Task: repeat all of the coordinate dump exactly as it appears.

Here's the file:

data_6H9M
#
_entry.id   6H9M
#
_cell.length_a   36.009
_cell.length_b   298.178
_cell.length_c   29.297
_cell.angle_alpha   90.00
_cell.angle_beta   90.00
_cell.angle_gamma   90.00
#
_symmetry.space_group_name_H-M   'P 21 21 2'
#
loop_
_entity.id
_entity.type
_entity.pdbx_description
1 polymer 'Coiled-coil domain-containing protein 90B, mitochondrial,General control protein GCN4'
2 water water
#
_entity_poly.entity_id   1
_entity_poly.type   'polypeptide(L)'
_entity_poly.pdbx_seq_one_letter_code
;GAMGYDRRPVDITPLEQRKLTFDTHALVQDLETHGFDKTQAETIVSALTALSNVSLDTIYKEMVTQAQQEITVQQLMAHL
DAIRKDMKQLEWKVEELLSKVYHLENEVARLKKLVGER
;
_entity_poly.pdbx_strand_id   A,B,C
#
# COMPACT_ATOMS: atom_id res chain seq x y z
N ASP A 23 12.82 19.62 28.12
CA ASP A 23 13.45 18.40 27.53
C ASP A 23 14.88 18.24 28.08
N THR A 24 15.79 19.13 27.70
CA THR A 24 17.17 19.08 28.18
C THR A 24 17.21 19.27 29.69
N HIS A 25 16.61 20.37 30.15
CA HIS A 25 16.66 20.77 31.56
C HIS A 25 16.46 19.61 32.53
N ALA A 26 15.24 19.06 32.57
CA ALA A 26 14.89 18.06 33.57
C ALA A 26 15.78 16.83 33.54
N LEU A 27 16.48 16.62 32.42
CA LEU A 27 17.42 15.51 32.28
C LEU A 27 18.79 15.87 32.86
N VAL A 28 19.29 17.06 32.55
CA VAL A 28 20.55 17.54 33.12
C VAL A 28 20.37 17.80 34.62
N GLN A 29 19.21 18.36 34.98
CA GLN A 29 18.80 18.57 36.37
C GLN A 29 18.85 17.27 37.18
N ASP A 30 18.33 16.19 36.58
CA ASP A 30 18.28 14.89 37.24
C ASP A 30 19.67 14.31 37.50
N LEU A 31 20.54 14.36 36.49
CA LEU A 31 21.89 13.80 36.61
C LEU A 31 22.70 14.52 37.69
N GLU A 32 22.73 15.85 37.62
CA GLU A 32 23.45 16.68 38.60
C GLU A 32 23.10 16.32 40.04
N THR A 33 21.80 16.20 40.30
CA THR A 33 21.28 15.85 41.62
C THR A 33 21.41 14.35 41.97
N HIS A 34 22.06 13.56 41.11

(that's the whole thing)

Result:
data_6H9M
#
_entry.id   6H9M
#
_cell.length_a   36.009
_cell.length_b   298.178
_cell.length_c   29.297
_cell.angle_alpha   90.00
_cell.angle_beta   90.00
_cell.angle_gamma   90.00
#
_symmetry.space_group_name_H-M   'P 21 21 2'
#
loop_
_entity.id
_entity.type
_entity.pdbx_description
1 polymer 'Coiled-coil domain-containing protein 90B, mitochondrial,General control protein GCN4'
2 water water
#
_entity_poly.entity_id   1
_entity_poly.type   'polypeptide(L)'
_entity_poly.pdbx_seq_one_letter_code
;GAMGYDRRPVDITPLEQRKLTFDTHALVQDLETHGFDKTQAETIVSALTALSNVSLDTIYKEMVTQAQQEITVQQLMAHL
DAIRKDMKQLEWKVEELLSKVYHLENEVARLKKLVGER
;
_entity_poly.pdbx_strand_id   A,B,C
#
# COMPACT_ATOMS: atom_id res chain seq x y z
N ASP A 23 12.82 19.62 28.12
CA ASP A 23 13.45 18.40 27.53
C ASP A 23 14.88 18.24 28.08
N THR A 24 15.79 19.13 27.70
CA THR A 24 17.17 19.08 28.18
C THR A 24 17.21 19.27 29.69
N HIS A 25 16.61 20.37 30.15
CA HIS A 25 16.66 20.77 31.56
C HIS A 25 16.46 19.61 32.53
N ALA A 26 15.24 19.06 32.57
CA ALA A 26 14.89 18.06 33.57
C ALA A 26 15.78 16.83 33.54
N LEU A 27 16.48 16.62 32.42
CA LEU A 27 17.42 15.51 32.28
C LEU A 27 18.79 15.87 32.86
N VAL A 28 19.29 17.06 32.55
CA VAL A 28 20.55 17.54 33.12
C VAL A 28 20.37 17.80 34.62
N GLN A 29 19.21 18.36 34.98
CA GLN A 29 18.80 18.57 36.37
C GLN A 29 18.85 17.27 37.18
N ASP A 30 18.33 16.19 36.58
CA ASP A 30 18.28 14.89 37.24
C ASP A 30 19.67 14.31 37.50
N LEU A 31 20.54 14.36 36.49
CA LEU A 31 21.89 13.80 36.61
C LEU A 31 22.70 14.52 37.69
N GLU A 32 22.73 15.85 37.62
CA GLU A 32 23.45 16.68 38.60
C GLU A 32 23.10 16.32 40.04
N THR A 33 21.80 16.20 40.30
CA THR A 33 21.28 15.85 41.62
C THR A 33 21.41 14.35 41.97
N HIS A 34 22.06 13.56 41.11